6 Devils Prospects Who Could Crack 2022-23 Roster

The New Jersey Devils made quite a few additions this offseason. They added a top-six winger in Ondrej Palát, a new goalie in Vitek Vanecek, and made some upgrades on defense with John Marino and Brendan Smith. Even though that’s quite a bit of NHL talent taking up roster spots, the Devils have built up a strong farm system and will have more than a few prospects competing for regular NHL gigs on the opening night roster. Let’s look at who that might be. 

Tyce Thompson, Center/Right Wing

Thompson missed most of the 2021-22 season after undergoing shoulder surgery in November. But when he did play, he produced, totaling six goals and 15 points in 16 games with the Utica Comets (AHL). Of those 15 points, 11 were primary points (goals or first assists), which is a good indication of future scoring. He’s versatile, as he can play either center or right wing, which could help him land a spot on the Devils’ roster since there’s uncertainty as to who’ll be their fourth-line center. 

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If the spot opens up, Thompson will likely be competing with Jesper Boqvist to center the fourth line alongside Miles Wood and Nathan Bastian. While Thompson has some skill and underrated shot, his style may suit a fourth-line, bottom-six role better than Boqvist, which could make for an interesting camp battle if that’s how the situation unfolds.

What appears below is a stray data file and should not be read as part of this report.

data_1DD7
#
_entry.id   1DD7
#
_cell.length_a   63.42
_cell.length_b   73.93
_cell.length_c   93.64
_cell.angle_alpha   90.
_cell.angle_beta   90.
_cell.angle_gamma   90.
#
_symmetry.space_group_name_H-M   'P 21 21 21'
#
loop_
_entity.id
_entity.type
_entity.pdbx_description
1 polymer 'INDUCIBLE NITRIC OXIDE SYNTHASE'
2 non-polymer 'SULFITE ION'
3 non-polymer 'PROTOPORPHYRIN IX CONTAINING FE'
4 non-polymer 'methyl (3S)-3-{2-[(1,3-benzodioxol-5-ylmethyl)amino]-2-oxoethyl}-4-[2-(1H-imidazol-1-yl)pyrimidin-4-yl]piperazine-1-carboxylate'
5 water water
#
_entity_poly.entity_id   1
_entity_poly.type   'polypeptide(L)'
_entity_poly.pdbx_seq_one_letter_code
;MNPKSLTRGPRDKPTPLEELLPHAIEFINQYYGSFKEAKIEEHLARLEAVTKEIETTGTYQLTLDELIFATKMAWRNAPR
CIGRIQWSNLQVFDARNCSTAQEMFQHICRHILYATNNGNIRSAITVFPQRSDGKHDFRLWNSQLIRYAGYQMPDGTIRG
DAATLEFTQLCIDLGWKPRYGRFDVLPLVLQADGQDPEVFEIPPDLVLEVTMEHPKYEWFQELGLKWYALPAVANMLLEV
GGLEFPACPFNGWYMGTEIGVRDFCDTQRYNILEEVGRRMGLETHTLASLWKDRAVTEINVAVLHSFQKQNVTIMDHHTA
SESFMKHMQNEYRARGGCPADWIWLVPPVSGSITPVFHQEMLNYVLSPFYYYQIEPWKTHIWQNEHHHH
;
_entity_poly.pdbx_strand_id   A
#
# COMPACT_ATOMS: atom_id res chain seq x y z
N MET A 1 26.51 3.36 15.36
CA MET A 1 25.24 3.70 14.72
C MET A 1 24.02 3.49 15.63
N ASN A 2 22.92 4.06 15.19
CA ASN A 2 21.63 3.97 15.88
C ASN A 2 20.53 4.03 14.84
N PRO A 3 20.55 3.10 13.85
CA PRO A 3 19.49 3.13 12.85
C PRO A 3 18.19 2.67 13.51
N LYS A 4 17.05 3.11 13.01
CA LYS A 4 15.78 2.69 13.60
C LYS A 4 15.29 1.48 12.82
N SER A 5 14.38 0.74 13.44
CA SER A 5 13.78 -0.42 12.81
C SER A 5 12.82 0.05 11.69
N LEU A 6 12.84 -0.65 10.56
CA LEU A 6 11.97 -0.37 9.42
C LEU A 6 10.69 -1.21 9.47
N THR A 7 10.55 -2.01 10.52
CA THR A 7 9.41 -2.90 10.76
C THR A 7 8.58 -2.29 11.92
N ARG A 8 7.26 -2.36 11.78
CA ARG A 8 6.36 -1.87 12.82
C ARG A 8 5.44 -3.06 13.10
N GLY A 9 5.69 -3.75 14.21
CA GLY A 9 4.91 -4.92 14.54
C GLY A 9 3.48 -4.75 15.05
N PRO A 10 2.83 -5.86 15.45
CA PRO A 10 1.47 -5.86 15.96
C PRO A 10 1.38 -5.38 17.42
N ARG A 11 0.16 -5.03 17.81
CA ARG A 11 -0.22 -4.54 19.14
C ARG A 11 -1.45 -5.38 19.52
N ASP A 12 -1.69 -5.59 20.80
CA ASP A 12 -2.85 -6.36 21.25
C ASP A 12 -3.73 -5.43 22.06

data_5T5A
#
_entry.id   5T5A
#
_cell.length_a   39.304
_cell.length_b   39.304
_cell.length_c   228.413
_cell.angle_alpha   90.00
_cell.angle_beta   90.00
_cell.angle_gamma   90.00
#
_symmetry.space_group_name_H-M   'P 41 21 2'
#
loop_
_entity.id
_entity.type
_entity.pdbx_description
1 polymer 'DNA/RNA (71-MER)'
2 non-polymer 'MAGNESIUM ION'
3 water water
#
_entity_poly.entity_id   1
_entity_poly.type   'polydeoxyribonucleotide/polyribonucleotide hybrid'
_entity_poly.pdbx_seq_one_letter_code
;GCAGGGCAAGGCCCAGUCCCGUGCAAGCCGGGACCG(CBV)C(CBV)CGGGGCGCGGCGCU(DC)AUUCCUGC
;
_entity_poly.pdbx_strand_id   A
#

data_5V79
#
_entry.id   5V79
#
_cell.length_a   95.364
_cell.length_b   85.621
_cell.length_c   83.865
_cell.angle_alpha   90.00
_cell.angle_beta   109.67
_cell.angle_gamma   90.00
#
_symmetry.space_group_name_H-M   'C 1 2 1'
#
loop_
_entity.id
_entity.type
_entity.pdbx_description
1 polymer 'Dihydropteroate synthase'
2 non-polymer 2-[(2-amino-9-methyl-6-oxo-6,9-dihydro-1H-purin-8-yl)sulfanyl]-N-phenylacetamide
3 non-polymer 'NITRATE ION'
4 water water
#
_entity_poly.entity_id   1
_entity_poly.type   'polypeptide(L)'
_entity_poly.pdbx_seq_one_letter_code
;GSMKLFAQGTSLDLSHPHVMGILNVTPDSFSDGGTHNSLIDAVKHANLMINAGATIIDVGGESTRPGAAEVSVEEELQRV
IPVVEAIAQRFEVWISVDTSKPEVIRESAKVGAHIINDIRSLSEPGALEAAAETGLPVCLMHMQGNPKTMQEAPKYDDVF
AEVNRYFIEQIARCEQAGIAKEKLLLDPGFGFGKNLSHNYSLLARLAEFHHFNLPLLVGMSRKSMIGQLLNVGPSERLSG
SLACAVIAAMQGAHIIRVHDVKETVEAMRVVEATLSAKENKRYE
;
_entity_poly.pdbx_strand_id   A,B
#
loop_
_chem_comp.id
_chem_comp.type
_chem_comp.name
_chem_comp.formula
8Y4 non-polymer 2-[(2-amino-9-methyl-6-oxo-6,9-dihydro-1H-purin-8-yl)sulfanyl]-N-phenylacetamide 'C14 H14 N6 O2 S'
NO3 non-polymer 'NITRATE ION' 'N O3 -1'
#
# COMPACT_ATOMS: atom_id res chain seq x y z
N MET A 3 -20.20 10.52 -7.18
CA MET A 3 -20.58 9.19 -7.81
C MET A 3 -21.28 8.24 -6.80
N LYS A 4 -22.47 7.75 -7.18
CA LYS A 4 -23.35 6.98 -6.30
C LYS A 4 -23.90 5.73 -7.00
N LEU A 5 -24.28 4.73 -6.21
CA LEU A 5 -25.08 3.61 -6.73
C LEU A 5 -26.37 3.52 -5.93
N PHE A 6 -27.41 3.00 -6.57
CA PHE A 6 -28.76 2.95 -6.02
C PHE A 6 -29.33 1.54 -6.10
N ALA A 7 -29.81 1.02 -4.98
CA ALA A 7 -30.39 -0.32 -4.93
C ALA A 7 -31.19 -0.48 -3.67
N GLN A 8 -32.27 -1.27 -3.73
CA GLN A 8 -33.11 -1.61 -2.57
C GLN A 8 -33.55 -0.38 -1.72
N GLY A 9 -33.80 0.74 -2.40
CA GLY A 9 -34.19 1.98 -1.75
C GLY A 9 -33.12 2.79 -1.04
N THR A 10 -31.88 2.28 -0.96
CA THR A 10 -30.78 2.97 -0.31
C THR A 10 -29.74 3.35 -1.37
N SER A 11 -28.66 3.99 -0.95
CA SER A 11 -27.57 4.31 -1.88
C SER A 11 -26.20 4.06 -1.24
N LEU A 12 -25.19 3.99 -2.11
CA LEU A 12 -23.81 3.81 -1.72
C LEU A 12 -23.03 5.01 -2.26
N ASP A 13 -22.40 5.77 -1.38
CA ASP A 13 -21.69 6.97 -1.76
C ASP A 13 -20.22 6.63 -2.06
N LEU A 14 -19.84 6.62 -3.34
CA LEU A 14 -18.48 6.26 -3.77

Kevin Bahl, Defenseman

Bahl was the centerpiece of the trade that sent Taylor Hall to the Arizona Coyotes in Dec. 2019. His time may be coming, as he showed noticeable growth in the NHL last season. His five-on-five numbers weren’t spectacular; he finished with Corsi and expected goals percentages (CF%, xG%) of 46.61 and 49.1 percent, respectively. But those were significant improvements from his prior season, especially his xG%, which jumped from 34.3 percent to 49.1. 

Kevin Bahl New Jersey Devils
New Jersey Devils defenseman Kevin Bahl (Photo by Jess Starr/The Hockey Writers)

With the way the Devils’ blue line is constructed, there’s an opportunity for Bahl to grab a spot as a third-pair defender. Smith is the favorite at the moment, but if Bahl continues on his upward trend and shows he can defend the rush the way an NHL defenseman needs to succeed, that job could be his. He also adds a physical element that the team’s defense generally lacks. 

Fabian Zetterlund, Right Wing